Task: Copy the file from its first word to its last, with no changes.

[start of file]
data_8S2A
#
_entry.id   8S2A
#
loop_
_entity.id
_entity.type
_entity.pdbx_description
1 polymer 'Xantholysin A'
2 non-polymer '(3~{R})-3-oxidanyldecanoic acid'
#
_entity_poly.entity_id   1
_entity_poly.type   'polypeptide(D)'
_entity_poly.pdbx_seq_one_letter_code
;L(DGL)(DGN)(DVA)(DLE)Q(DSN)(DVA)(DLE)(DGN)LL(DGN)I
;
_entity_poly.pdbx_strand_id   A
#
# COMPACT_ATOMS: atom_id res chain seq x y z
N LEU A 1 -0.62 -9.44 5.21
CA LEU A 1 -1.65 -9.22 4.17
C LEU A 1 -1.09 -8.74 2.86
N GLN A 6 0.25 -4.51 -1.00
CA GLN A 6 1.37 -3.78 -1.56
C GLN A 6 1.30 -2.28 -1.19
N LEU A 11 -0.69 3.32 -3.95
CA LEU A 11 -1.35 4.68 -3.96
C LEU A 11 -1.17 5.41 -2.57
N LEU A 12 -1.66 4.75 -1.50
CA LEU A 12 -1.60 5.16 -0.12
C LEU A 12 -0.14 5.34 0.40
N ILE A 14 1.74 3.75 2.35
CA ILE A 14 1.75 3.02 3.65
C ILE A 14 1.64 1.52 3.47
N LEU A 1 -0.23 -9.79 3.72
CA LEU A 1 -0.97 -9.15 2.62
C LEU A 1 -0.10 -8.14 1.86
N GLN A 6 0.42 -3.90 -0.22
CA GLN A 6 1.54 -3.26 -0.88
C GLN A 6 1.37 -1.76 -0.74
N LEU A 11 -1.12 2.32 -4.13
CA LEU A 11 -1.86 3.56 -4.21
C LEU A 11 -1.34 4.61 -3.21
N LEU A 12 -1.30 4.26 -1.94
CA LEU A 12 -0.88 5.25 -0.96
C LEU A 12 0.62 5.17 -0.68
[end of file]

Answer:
data_8S2A
#
_entry.id   8S2A
#
loop_
_entity.id
_entity.type
_entity.pdbx_description
1 polymer 'Xantholysin A'
2 non-polymer '(3~{R})-3-oxidanyldecanoic acid'
#
_entity_poly.entity_id   1
_entity_poly.type   'polypeptide(D)'
_entity_poly.pdbx_seq_one_letter_code
;L(DGL)(DGN)(DVA)(DLE)Q(DSN)(DVA)(DLE)(DGN)LL(DGN)I
;
_entity_poly.pdbx_strand_id   A
#
# COMPACT_ATOMS: atom_id res chain seq x y z
N LEU A 1 -0.62 -9.44 5.21
CA LEU A 1 -1.65 -9.22 4.17
C LEU A 1 -1.09 -8.74 2.86
N GLN A 6 0.25 -4.51 -1.00
CA GLN A 6 1.37 -3.78 -1.56
C GLN A 6 1.30 -2.28 -1.19
N LEU A 11 -0.69 3.32 -3.95
CA LEU A 11 -1.35 4.68 -3.96
C LEU A 11 -1.17 5.41 -2.57
N LEU A 12 -1.66 4.75 -1.50
CA LEU A 12 -1.60 5.16 -0.12
C LEU A 12 -0.14 5.34 0.40
N ILE A 14 1.74 3.75 2.35
CA ILE A 14 1.75 3.02 3.65
C ILE A 14 1.64 1.52 3.47
N LEU A 1 -0.23 -9.79 3.72
CA LEU A 1 -0.97 -9.15 2.62
C LEU A 1 -0.10 -8.14 1.86
N GLN A 6 0.42 -3.90 -0.22
CA GLN A 6 1.54 -3.26 -0.88
C GLN A 6 1.37 -1.76 -0.74
N LEU A 11 -1.12 2.32 -4.13
CA LEU A 11 -1.86 3.56 -4.21
C LEU A 11 -1.34 4.61 -3.21
N LEU A 12 -1.30 4.26 -1.94
CA LEU A 12 -0.88 5.25 -0.96
C LEU A 12 0.62 5.17 -0.68